1. Writing a recipe is harder than I thought. Aside from baking, when I cook I have typically chucked things in until it smells and tastes good. When I’m writing a recipe that someone else might cook, I have to think about quantities, cooking times, techniques. Hats off to recipe writers – it’s not as easy as I thought it would be.
2. Cocoa can seize, the same as chocolate. I did not know that until I was making brownies and did not pay attention to the cocoa and butter mix in the pot. Whoopsies. Also, double whoopsies – I should have used a double boiler and didn’t because it was ‘only’ cocoa. Chunky mess in my pot. Wailing from kids enticed by the smell of chocolate. Explanation of First World Problems.
3. Some things you have a knack for straight away, others you have to learn. And learn. Yeast dough and I are sympatico. I understand how a yeast dough works; I can tell by sight and smell whether the dough will have a good texture once baked, or whether there has been too much liquid or not enough. Yeast is my bestie. I can curl up on the couch with a yeast dough and have a cup of tea and a natter.
Pastry on the other hand, is my high school bully. We are not friends. I go to a high school reunion with shortcrust pastry, you can bet we are on opposite sides of the room, and will not be friending each other on Facebook.
And yet – I still want her to like me. So I keep trying with pastry, because one day, my hands will be cool enough, and my pie crust will be flaky and delicious.
Why yes, I have been obsessing about pastry. How can you tell?
4. Follow the recipe. You can be creative with stews, casseroles, and almost any other recipe, but with baking, you have to follow the recipe – the measurements are there for a reason. This is particularly the case with yeast dough and pastry. Quickbreads – like muffins or banana bread – are more forgiving, but fiddle with them too much and you will have a soggy banana bread or a tough muffin. And no-one wants a tough muffin.
I use digital scales, and they are the best.
5. You can copy almost anything commercially sold in cafes or bakeries, by developing a good understanding of how flavours work together. I often look at the pastries and cakes being sold in my local cafe, usually for $6 or $7 each, and take a mental note of the flavour combinations. It’s not rocket science. Then I try and replicate them at home – and most of the time I can do it pretty easily, more cheaply, and certainly more healthily. Some things you bake at home yourself will not be as cheap, due to the cost of sourcing ingredients at lower quantities, but most of the time if they are ingredients you have on hand anyway, you will come out ahead. An example of something that will not be cheaper is a Christmas fruitcake – but I like to make it myself each year anyway because I love to make it, and then I love to eat it, each delicious slice tinged with wistfulness because I know that once it is gone, there will be no more for a whole year.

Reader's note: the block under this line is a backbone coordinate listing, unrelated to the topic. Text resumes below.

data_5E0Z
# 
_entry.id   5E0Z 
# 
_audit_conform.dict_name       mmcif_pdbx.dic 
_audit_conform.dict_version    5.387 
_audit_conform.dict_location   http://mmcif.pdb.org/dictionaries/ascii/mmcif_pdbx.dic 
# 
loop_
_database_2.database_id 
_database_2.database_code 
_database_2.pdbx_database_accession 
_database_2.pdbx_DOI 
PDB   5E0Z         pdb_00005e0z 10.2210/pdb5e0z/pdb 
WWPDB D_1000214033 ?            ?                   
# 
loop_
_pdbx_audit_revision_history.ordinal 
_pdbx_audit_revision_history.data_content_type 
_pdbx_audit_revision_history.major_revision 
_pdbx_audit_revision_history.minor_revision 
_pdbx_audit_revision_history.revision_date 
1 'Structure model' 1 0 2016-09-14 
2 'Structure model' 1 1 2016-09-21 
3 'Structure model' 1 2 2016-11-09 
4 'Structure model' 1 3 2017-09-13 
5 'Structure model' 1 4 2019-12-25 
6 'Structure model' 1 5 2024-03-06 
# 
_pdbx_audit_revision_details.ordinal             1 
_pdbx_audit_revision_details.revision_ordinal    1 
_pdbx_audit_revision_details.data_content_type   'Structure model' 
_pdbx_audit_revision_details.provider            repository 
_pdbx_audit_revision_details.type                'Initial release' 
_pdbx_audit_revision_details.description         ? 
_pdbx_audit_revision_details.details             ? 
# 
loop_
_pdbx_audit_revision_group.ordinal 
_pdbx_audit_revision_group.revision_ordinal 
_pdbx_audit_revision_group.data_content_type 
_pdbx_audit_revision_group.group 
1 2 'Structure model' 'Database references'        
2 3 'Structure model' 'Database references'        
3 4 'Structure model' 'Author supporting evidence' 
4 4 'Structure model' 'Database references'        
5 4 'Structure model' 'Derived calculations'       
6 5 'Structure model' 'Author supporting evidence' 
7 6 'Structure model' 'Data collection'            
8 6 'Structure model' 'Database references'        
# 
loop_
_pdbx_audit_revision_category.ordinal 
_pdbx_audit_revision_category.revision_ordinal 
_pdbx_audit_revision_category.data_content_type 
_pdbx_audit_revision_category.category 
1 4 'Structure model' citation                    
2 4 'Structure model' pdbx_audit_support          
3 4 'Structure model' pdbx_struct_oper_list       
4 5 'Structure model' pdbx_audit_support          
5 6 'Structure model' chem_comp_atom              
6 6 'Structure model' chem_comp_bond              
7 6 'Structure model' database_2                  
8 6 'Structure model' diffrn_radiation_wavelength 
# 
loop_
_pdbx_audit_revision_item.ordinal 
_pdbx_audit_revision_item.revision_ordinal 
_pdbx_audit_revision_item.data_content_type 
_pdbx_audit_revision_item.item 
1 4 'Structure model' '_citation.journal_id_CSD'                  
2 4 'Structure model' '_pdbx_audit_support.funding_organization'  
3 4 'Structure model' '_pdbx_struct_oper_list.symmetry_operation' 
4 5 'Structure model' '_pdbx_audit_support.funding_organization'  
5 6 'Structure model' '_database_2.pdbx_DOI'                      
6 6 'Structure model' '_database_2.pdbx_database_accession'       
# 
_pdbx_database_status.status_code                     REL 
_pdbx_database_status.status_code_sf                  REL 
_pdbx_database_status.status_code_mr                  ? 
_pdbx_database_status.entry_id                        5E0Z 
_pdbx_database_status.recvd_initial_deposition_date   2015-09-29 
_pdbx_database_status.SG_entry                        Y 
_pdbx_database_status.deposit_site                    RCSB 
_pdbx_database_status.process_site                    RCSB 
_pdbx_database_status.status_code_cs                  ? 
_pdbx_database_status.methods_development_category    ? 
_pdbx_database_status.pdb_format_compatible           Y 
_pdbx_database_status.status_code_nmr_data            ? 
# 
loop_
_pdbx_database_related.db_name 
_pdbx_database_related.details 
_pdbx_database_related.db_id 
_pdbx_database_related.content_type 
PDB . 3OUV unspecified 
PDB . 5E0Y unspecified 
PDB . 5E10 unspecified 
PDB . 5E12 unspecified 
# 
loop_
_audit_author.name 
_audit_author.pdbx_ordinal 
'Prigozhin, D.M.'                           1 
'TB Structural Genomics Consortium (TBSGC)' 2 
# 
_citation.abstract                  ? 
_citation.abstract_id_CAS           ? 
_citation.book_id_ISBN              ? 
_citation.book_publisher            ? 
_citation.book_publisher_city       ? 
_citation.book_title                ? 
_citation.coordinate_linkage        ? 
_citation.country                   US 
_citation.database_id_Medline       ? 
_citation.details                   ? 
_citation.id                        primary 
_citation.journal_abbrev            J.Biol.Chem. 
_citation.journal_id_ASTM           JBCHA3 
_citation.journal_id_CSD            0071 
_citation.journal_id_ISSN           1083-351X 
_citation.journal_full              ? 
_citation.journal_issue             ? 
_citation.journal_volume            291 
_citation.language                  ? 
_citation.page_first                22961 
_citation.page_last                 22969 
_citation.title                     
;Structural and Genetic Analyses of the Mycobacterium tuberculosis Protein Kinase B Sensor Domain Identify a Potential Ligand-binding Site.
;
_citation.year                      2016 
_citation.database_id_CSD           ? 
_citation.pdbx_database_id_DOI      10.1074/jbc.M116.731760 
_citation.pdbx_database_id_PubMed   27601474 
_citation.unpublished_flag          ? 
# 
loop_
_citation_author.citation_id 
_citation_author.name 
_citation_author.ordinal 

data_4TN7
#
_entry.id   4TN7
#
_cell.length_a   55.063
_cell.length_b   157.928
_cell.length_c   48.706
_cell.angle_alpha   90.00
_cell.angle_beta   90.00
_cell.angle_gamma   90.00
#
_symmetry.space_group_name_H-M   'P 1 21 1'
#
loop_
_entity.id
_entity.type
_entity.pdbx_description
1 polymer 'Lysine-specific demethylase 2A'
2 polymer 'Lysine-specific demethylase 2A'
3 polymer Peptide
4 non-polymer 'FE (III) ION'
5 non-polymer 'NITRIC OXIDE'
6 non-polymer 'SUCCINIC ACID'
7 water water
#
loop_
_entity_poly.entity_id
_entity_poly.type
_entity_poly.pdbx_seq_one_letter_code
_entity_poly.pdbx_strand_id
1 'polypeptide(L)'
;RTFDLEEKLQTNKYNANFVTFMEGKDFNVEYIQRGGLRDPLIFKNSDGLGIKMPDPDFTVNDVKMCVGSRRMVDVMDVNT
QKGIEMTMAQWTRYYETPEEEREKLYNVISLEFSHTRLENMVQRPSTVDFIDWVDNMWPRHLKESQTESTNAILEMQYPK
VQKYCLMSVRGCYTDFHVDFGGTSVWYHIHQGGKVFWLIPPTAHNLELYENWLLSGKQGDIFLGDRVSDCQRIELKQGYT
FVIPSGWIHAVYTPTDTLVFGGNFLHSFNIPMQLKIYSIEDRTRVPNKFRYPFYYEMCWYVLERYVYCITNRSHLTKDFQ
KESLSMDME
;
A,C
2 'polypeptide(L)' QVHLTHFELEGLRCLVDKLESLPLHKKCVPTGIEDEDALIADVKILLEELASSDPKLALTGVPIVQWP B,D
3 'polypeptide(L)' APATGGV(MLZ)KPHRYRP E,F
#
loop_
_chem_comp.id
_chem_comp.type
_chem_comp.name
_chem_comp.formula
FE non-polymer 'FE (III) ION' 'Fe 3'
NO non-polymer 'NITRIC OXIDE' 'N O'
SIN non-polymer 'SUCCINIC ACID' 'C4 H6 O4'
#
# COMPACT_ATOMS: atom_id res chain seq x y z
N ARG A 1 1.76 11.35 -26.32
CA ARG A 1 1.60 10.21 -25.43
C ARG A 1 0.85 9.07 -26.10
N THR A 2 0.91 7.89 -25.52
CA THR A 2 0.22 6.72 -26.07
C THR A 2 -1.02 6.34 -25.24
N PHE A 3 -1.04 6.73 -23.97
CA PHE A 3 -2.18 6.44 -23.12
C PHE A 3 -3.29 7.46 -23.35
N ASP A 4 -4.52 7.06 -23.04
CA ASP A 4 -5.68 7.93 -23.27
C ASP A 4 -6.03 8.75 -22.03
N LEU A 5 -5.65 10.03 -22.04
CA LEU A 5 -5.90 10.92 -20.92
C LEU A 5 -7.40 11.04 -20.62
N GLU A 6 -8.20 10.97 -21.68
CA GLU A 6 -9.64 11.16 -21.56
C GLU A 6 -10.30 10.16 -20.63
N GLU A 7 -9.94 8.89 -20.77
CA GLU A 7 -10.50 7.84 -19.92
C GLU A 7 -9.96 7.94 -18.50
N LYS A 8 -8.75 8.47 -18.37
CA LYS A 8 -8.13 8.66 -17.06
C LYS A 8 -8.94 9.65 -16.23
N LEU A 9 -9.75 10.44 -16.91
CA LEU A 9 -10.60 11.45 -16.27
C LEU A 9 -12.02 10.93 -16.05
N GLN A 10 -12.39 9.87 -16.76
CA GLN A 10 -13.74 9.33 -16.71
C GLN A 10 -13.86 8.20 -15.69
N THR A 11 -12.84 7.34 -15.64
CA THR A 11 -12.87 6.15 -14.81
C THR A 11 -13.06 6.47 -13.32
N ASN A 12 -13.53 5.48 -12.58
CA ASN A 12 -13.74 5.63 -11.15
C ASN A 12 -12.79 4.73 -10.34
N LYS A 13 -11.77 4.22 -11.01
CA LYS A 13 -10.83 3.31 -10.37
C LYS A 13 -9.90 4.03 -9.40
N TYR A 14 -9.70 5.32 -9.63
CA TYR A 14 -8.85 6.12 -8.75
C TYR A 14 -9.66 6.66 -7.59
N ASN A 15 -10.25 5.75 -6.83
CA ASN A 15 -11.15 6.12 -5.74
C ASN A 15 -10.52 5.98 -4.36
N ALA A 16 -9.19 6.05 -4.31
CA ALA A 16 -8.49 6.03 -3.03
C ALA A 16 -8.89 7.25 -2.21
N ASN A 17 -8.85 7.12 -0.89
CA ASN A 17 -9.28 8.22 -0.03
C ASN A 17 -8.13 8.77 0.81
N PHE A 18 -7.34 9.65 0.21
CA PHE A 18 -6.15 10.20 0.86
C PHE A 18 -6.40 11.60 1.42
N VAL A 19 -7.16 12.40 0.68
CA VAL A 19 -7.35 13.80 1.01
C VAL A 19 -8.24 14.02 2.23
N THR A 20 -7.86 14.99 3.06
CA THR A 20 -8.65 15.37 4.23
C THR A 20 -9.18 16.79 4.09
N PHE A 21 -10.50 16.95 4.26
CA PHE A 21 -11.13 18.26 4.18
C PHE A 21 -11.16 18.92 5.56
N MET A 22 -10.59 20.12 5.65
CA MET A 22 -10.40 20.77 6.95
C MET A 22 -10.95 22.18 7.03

6. Even though it is ten times more efficient for me to bake by myself, I have to let the kids help. Sometimes I want some time and space to myself, but I try to give myself over to the mess and spend time teaching them to do it. My mother and both my Grandmothers did that for me, and it was a gift – to my independence, as well as of their time.
7. Unsalted butter is imperative. I always have it in the fridge, in case of baking emergency. There are many unexpected baking emergencies in our house.
‘Someone get that girl a chocolate chip cookie, stat!’
8. Preheat the oven.
9. Recipes often call for different kinds of sugar: dark brown, light brown, caster, Demerara, golden caster, etc. Sometimes, sugars can replace each other: for example, you could substitute Demerara for brown sugar. However, many times the recipe is calling for a specific sugar because it has a property or a flavour that is required for that recipe. For example, many dark fruit cake recipes call for dark brown sugar as opposed to the more easily available light brown sugar (which is the cheapest). I always have regular brown sugar in my house, but I buy the dark brown sugar when baking a fruit cake – because the extra molasses in the dark brown cake adds the extra colour and depth of flavour to the fruit cake. My cake would still turn out if I used the cheaper light brown sugar, but it just would not be as rich and luscious.
I usually keep the following sugars in my house:
– light brown sugar
– caster sugar
– raw sugar
I find that I am able to substitute golden organic raw sugar for white sugar, because it has a finer texture than regular raw sugar. The only time I buy white granulated sugar is when making jam, because it melts and boils most quickly and assists in the setting process best.
10. If you don’t enjoy cooking something, give up (paraphrasing that great philosopher, Homer Simpson). I hate making meringue. It’s sticky, messy, not that tasty, and basically exists only to use up egg whites. Even lemon tarts are just as nice without the meringue. Last time I made it, I ended up covered in meringue, and cranky as hell. So I made a vow never to make that stuff again. And life continues.
That is not contradicting my pastry obsession – I enjoy making the pastry, I am just not that good at it. Hence, I do not quit even though I have miles to go before the pastry flakes.
I can make meringue, I just want to take up another hobby by the time I am through. Underwater macrame, or Morris dancing.